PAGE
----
Umbra – Modern design meets home décor

In a sea of interior design and home décor brands, Umbra stands out thanks to the originality of its products. Headquartered in Toronto, the home accessories manufacturer boasts an impressive breadth and depth of products, sold through thousands of retailers around the world including in China, Brazil and the Netherlands.

With 90% of products designed in Umbra's studio and the balance coming from talented designers the world over, every Umbra design is modern, casual and functional. But more importantly, everything it produces is affordable and unique.

Intellectual property rights have been instrumental to Umbra's growth and success along the way, helping the company safeguard ideas, stay ahead of the competition, secure relationships with key retailers and manufacturers and recruit designers, who know their work will be protected.

Umbra invests heavily in patents and industrial designs. However, with an output of 30 to 60 new products released globally every year, Umbra focuses its time and money on the major markets, where the designs are most in need of protection and rights will be issued most readily.

Les Mandelbaum, co-founder of Umbra

Let there be shade

The company was formed in 1979, a product of co-founders Paul Rowan and Les Mandelbaum's passion for modern design and their desire to create home accessories that were both accessible and affordable. Umbra launched its first product and was legally incorporated the following year, borrowing its name from the Latin word for "shade," a nod to its debut design—a printed paper window shade.

Arguably more synonymous with the company, however, is the Garbo trash can. A 1996 collaboration with famous industrial designer Karim Rashid (YouTube), the wastebasket was an immediate success, selling over 2 million units in the first 2 years of production, earning it the 1997 Chicago Athenaeum Good Design Award and securing a permanent place in the Museum of Modern Art (MoMA) in 2000.

In addition to collaborating with designers the likes of Rashid, Umbra has an equally talented in-house design team, headed by Matt Car and featuring designers from across the globe. With innovation as its driving force, the team uses inspiration from around the world to create thoughtful designs. It should come as no surprise that, over its 44-year history, Umbra has established itself as a global leader in product design.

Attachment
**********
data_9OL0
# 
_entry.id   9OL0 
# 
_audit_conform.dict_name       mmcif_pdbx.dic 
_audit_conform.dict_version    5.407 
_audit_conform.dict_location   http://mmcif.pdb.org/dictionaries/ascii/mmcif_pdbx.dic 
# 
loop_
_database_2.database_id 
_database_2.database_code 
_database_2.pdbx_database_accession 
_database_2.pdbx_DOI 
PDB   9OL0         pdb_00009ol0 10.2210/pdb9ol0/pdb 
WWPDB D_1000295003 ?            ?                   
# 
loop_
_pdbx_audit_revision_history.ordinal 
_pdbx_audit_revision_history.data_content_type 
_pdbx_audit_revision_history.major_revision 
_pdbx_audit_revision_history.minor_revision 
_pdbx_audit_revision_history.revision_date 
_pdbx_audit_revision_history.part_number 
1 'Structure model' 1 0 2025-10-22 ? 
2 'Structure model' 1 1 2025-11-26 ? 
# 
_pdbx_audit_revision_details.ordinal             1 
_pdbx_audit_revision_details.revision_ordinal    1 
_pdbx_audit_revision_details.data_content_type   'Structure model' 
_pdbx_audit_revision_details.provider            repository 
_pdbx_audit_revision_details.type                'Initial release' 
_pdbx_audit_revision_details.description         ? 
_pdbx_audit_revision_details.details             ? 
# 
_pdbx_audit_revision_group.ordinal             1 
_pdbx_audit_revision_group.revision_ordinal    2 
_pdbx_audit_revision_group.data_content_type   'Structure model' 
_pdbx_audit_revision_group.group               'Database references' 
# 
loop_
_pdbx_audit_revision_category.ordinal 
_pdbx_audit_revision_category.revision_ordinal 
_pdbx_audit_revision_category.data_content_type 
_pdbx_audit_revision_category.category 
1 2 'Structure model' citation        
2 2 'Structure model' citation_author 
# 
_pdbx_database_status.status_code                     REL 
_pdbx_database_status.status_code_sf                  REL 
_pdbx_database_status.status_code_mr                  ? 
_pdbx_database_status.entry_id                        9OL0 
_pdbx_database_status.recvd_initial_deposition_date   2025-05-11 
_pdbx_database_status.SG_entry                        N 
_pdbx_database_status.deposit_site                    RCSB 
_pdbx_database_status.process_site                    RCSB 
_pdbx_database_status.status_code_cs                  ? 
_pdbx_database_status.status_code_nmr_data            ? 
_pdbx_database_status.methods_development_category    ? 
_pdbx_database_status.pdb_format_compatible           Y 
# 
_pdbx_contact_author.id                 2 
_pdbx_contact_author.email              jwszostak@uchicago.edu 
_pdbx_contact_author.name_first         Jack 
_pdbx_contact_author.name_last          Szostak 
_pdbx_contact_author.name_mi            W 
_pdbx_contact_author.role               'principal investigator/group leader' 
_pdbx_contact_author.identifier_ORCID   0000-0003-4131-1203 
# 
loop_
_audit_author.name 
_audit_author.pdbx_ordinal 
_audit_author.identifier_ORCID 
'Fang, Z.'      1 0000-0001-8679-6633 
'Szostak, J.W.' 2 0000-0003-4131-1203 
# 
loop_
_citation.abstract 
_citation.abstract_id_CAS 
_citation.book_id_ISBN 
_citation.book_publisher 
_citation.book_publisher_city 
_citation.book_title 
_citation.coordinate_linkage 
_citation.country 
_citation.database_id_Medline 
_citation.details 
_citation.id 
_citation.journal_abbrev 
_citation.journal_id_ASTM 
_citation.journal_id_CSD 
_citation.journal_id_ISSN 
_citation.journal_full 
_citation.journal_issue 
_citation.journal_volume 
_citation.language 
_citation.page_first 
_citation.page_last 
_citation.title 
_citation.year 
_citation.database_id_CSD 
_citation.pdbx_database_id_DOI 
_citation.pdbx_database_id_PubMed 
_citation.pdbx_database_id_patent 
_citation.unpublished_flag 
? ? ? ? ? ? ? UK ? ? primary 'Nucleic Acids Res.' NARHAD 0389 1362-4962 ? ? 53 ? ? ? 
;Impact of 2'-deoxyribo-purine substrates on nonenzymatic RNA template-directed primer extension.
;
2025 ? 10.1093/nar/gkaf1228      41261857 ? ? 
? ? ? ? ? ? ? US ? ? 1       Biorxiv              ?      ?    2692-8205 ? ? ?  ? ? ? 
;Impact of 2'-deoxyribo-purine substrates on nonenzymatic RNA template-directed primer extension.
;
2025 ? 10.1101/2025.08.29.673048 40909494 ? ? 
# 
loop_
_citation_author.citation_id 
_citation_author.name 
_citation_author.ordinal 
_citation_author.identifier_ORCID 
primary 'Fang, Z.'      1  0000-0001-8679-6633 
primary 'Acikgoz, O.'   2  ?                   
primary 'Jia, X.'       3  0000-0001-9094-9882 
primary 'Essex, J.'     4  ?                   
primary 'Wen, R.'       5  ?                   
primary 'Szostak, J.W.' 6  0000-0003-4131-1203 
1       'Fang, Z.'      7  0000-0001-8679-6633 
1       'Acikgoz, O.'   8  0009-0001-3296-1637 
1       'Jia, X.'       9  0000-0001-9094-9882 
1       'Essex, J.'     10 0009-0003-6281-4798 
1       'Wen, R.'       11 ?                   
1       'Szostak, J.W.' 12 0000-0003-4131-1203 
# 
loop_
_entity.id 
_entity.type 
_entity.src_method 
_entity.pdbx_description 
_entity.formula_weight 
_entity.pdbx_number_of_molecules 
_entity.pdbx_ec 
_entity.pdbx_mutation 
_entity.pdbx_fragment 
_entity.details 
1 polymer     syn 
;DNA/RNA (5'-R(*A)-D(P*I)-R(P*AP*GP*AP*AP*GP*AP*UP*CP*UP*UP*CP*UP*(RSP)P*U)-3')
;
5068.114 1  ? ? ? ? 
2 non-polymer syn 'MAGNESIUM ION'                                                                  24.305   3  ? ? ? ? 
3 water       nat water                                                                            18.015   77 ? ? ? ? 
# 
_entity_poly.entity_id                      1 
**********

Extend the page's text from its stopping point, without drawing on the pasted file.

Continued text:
Jump-starting an IP strategy

Not only was Umbra's collaboration with Karim Rashid a success from a sales perspective but it also kickstarted their IP strategy. In its infancy, Umbra did not have the resources to protect its designs. But as a result of the success of the Garbo trash can, Umbra was able to register its designs and enforce its IP rights.

IP rights are key because formal IP rights deter many copiers, although they cannot always prevent infringement. "Often we have to send a cease-and-desist letter and even take legal action," says Matt Carr. "Rarely does this end in court, but we've been in pre-trial mediations often. Not too many houseware products fight as hard as we do."

Today, Umbra seeks IP protection monthly for its new products and has IP embedded in its business strategy.

"We are hardworking, competitive, curious and creative. Having likeminded people with ideas worth protecting goes beyond our products and affects how we operate across all global departments. Innovation is at the core of our company, and we pride ourselves on being industry leaders. With this mindset, we can grow revenue and brand recognition worldwide."

As a global company with products in over 100 countries, Umbra's IP rights have been essential to its international success, acting as a deterrent to thousands of potential copiers. Those that remain are few enough that Umbra has the resources to be able to contend with them. Without the ability to defend itself from fraudulent companies stealing its designs, Umbra would lose the originality that has been so critical to its identity and success.

Advice for SMEs

When asked what advice he would give to SMEs developing an IP strategy, Matt Carr offers these tips:

  • Design unique products. Whether you intend to apply for a patent or an industrial design, having unique products will increase the likelihood of your application getting approved. It's also helpful to register trademarks, which you can then use to associate your products with your unique brand.
  • Hire an IP professional. If you can afford it, having an IP professional on your team is well worth it. An IP professional is someone who knows the ins and outs of intellectual property and can help you do a search and apply for and defend patents or industrial designs. This makes them a very valuable business asset.
  • Get comfortable with the IP laws and habits of various markets. Familiarize yourself with the IP landscape so you can tailor your IP strategy to the markets you want to focus on.

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